Xinhua Old Street 新化老街 is one of the finest old streets in all Taiwan. Located in Xinhua 新化, Tainan 台南, the street is lined baroque revival and art deco buildings from the Japanese colonial era. Most of the buildings on the western side of the street date back to the 1920s whereas the eastern side features a more modernist style from the late 1930s.
Jukuiju 聚奎居 is an abandoned mansion in Wuri 烏日, Taichung 台中, built in 1920 by Chen Shaozong 陳紹宗, a wealthy businessman and landowner. The architecture is a combination of the traditional Taiwanese sanheyuan 三合院 (a U-shaped building with three parts surrounding a central courtyard) and the Baroque Revival style of the Japanese colonial era. It is located on the rundown, industrial margins of the city, along an otherwise unremarkable lane next to a military base, looking completely out of place in space and time.
Mere minutes after setting out from my hotel to explore Chiang Mai I stumbled upon a bizarre building in a mostly empty lot just inside the old city walls. I swear I don’t always go looking for abandoned places—sometimes they find me instead. And in this case I couldn’t very well say no, now could I? I walked up the stairs to take a closer look at this ostentatious ruin, the House of Success.
Beigang 北港 is a historic town on the riverside border between Yunlin 雲林 and Chiayi 嘉義 in southern Taiwan. I made a brief, unplanned stopover in Beigang while riding north to Changhua 彰化 in the summer of 2014. I was only vaguely aware of Beigang’s existence, having at some point read something about Chaotian Temple 朝天宫, one of Taiwan’s most famous Mazu 媽祖 temples, but I had a hunch that there might be more to see—and I was right! If you enjoy visiting traditional towns with a lot of history then Beigang should definitely be on your list.
This beautiful western-style house is located along a country road in Puxin 埔心, a rural township in the heart of Changhua 彰化, central Taiwan. It was built in 1940 by a man by the name of Huang Yi 黃義, a wealthy employee (presumably an executive) of the Japanese colonial era Taiwan Sugar Company 台糖公司. If this government source is to be believed Huang Yi had five wives who bore him five sons—and some unknown number of daughters. No wonder he needed such a large house!
I moved to Changhua City 彰化市 in November 2014 to see what it’s like living in a traditional town in central Taiwan. I had an interesting time staying in Tainan 台南 for three months earlier that year so I figured why not give Changhua 彰化 a shot for the wintertime? Changhua is nowhere near as lively and interesting as Taiwan’s old southern capital but it is not without charm. Here I have gathered up some of the more representative images I captured during my first two months of residency, mostly of the area immediately to the east of the train station, which also happens to be the oldest part of town. Explanations are given in the caption of each photo, where available.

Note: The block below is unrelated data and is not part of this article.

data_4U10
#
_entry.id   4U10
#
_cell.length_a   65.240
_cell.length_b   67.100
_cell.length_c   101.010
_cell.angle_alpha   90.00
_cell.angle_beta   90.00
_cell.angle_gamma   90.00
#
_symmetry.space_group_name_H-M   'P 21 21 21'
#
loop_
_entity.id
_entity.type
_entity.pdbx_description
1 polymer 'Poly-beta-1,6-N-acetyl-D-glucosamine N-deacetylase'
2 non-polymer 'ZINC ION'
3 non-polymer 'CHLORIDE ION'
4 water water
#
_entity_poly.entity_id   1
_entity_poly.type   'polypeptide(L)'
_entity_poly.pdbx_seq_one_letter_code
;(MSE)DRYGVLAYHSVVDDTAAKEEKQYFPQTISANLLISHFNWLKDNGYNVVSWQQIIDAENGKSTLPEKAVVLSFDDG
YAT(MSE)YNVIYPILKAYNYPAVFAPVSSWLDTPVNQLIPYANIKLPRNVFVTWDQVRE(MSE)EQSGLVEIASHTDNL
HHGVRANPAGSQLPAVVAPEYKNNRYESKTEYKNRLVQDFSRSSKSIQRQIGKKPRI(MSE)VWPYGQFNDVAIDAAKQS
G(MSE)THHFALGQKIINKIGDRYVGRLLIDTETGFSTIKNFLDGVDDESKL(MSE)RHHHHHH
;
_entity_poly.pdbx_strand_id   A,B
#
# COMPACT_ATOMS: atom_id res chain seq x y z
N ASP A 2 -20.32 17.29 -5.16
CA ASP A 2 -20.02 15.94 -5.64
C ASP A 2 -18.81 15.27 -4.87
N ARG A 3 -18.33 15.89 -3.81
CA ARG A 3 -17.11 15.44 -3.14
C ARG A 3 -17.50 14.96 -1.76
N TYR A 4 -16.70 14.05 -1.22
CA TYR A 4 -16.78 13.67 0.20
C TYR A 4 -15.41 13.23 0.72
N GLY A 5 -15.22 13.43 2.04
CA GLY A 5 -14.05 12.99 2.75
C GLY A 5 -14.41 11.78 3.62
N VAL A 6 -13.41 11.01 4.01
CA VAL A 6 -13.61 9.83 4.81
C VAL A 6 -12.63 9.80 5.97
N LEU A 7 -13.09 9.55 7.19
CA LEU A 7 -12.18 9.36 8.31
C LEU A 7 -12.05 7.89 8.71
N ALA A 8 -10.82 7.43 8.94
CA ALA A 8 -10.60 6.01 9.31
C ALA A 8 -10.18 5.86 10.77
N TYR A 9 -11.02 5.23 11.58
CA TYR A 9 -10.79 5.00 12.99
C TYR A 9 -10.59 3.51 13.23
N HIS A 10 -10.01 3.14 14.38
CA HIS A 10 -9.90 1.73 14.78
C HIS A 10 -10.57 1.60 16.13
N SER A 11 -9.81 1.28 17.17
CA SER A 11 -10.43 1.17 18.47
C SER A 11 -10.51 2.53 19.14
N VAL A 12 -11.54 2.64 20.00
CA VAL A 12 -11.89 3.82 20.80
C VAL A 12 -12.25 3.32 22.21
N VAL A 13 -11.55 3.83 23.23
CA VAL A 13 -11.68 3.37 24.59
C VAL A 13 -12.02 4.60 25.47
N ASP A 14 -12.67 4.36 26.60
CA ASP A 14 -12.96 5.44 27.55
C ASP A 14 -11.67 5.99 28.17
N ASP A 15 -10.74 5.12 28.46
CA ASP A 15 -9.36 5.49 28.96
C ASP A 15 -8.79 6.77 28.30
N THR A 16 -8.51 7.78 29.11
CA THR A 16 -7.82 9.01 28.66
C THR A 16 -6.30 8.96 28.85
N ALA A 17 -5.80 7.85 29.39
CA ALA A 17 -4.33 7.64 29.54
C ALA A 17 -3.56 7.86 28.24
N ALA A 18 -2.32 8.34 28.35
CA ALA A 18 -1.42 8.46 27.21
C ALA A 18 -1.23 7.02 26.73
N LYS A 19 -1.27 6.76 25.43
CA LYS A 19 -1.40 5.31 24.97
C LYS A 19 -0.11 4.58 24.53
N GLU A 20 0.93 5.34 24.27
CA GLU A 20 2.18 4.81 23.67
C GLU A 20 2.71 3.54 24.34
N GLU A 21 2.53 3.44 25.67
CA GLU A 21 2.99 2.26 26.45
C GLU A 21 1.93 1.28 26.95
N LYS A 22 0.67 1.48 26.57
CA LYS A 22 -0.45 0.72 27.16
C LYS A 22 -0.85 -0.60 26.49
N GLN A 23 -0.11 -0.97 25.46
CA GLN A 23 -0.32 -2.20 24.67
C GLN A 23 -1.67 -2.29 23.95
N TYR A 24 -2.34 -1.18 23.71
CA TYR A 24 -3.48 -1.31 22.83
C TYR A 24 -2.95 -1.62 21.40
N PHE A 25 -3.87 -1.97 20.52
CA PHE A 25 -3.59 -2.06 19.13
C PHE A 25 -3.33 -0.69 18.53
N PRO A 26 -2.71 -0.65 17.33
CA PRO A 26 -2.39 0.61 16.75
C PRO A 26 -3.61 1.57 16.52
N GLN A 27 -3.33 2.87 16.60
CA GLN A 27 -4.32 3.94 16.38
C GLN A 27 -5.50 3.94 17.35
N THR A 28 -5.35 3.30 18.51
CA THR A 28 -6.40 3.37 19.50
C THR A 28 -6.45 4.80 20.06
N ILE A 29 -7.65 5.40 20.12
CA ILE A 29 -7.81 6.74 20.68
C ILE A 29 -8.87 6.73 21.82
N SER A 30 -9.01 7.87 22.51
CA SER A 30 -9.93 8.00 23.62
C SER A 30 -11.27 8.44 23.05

Last year, near the end of 2013, I had the good fortune to move to Wenshan District 文山區, the southernmost part of Taipei 台北. In late September I was nearing the end of my first round-the-island bicycle tour and put a call out on Facebook asking if anyone knew of a place I could stay for a month or so. That call was answered—and I ended up staying with a couple of cool European guys for six months before heading south to Tainan 台南 in April 2014.
The Asia Museum of Modern Art 亞洲現代美術館 (official site in Chinese) is a strange thing to find amid the rural-industrial sprawl of southern Taichung 台中. Located on the outskirts of historic Wufeng 霧峰, it is part of the much larger Asia University 亞洲大學 campus, itself riddled with European-inspired architectural curiosities like a gymnasium designed to look like the Colosseum of Rome. The art gallery, straying from the kitsch theme of the rest of the university, is an original design by renowned Japanese architect Tadao Ando. It took nearly seven years to build and opened in 2013.
Renoir Resort Club 雷諾瓦俱樂部 is a surprising find in Guanziling 關子嶺, the most famous and well-developed hot springs town in Baihe 白河, Tainan 台南. I went to stay there one night in the spring of 2014 to have a look—but I didn’t expect to find an abandoned club next door to where I was staying. I should have known—this is Taiwan, an urban exploration utopia. There are abandoned buildings absolutely everywhere. Sometimes you will get lucky and discover someplace cool without even trying.
I enjoyed a sublime stroll through Bukchon Hanok Village one afternoon while visiting Seoul. Hanok is the word used to describe the traditional style of Korean homes visible in many of the photos below. I have also included some shots from Gyeongbokgung and nearby Unhyeongung, a 19th century royal residence.